The College of Notre Dame of Maryland’s board of trustees voted in May to change its designation to include the word ‘university.’
Further discussions on a new designation are expected to come in October, the school’s president, Mary Pat Seurkamp said. The board will discuss timeline, budget and implementation of the decision. It is expected that the meeting will result in when the designation would be implemented.
Founded in 1873, the school is known for its undergraduate program that serves women, but Notre Dame has expanded with weekend college and accelerated college programs open to men and women.
Notre Dame has a graduate studies division, a pharmacy school and features two doctoral programs.
“If you look at what’s happened at the College of Notre Dame since the 1970s,” Seurkamp said, “it’s been a time of significant growth and change.”
All total, there are 1,254 undergraduate students and 1,717 graduate students at Notre Dame.
Seurkamp said that the school gauged the opinions of 800 people associated with the school through focus groups, surveys and other means. She said 75 percent of those questioned were in favor of the designation change to ‘university.’
“We all feel very good about the direction the college has been moving in and know that our programs are being well-received,” Seurkamp said. “We think the mix we have is part of our strength. We also remain extremely, strongly committed to the women’s college.”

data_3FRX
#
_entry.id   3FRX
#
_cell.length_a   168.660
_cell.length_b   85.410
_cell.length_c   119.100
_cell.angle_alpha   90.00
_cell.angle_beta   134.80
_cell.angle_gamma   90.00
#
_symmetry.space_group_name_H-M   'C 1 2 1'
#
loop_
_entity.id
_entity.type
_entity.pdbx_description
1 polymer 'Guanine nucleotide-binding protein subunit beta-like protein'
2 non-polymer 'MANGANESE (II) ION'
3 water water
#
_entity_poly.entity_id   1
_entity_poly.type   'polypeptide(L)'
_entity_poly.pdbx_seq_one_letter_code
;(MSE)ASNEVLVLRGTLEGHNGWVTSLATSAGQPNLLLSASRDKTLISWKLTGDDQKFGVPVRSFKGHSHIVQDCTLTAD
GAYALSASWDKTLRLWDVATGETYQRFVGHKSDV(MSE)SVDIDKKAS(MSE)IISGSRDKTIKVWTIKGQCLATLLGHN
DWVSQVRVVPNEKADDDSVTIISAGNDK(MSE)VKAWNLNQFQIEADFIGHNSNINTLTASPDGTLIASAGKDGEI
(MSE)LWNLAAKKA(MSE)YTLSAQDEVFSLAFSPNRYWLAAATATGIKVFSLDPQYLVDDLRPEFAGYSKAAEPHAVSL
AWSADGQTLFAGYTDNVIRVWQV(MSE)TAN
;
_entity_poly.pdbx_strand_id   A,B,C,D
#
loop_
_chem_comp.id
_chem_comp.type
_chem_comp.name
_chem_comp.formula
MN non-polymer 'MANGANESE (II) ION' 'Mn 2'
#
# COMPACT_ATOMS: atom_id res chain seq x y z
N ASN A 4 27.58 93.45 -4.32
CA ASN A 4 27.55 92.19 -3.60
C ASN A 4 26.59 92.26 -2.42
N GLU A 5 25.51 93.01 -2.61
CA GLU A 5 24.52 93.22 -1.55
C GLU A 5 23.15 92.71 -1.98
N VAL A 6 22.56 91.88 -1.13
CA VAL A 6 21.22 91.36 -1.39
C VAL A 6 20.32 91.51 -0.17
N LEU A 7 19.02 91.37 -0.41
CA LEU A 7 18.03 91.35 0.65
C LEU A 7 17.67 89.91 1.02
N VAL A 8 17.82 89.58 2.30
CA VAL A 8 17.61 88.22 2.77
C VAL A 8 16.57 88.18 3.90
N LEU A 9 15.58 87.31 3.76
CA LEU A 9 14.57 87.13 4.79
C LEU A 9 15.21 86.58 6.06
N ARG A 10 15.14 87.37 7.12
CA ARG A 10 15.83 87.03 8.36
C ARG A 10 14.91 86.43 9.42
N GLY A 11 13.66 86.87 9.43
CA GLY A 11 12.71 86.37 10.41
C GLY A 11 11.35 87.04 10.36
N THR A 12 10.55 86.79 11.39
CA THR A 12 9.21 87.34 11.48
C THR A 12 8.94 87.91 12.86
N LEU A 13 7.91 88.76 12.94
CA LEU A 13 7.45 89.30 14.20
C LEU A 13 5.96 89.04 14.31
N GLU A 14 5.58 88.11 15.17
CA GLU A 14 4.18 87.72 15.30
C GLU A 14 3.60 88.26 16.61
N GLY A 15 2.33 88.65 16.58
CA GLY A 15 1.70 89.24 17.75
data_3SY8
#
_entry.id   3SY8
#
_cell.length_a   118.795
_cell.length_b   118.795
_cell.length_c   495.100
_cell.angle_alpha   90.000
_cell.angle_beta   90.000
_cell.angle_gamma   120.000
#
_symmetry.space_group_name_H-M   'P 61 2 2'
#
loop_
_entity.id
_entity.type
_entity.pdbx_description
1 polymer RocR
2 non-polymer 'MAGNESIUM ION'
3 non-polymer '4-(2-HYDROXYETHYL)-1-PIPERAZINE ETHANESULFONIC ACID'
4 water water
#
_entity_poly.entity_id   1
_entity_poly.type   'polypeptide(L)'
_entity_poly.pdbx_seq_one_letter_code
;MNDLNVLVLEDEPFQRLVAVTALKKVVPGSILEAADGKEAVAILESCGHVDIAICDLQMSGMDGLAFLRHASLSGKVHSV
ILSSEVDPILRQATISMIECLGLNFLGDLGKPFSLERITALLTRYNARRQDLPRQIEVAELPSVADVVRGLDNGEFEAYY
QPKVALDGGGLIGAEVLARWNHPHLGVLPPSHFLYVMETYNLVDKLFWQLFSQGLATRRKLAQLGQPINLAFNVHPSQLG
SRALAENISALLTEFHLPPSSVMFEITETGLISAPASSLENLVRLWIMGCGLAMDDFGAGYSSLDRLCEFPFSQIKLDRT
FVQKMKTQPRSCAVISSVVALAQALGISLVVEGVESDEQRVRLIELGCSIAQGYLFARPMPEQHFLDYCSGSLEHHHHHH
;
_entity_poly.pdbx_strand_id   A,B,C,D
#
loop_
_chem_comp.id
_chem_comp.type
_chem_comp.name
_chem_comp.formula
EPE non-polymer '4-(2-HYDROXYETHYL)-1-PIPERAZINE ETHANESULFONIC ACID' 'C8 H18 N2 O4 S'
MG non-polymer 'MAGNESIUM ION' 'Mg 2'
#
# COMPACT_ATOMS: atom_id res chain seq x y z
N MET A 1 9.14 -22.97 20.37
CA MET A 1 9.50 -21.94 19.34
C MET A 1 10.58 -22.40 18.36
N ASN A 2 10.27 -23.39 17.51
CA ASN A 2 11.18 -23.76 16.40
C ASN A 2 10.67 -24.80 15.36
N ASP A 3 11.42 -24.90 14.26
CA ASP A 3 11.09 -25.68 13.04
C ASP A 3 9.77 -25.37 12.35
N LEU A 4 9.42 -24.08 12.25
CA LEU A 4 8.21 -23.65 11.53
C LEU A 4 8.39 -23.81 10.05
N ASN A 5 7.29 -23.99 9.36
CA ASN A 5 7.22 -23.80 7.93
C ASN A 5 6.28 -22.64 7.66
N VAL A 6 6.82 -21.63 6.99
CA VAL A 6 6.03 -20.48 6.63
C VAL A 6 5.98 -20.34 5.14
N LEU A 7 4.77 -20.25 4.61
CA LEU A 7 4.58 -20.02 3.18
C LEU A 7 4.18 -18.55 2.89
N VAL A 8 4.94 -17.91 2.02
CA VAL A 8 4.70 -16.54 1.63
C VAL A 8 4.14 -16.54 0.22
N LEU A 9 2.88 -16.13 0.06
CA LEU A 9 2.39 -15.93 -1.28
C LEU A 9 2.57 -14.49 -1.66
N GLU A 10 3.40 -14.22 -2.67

Loyola University Maryland changed its name from “Loyola College in Maryland” last fall. Similar to neighboring Notre Dame, the school said the ‘university; designation reflected the breadth of programs it offered as an institution. Mount St. Mary’s University and Seminary made a change from ‘college’ to ‘university’ in 2004.
“This has been a conversation that’s been brewing for years,” Seurkamp said. “We all came to a conclusion it was time.”
Seurkamp said Notre Dame could see growth in enrollment numbers because of the designation change, but will not be expanding physically for the foreseeable future. The school broke ground in May on a 25,000-square-foot building for its pharmacy school.
Seurkamp said that if, for example, there was a rise in undergraduate enrollment, the current buildings would be able to handle the new students.
“We all feel very good about the direction the college is moving in,” Seurkamp said. “We know that our programs are being well-received.”
Seurkamp said it is not the school’s intention to become a large research university.
“We will always continue with our intense focus on teaching as our primary mission and operate as a smaller university,” Seurkamp said.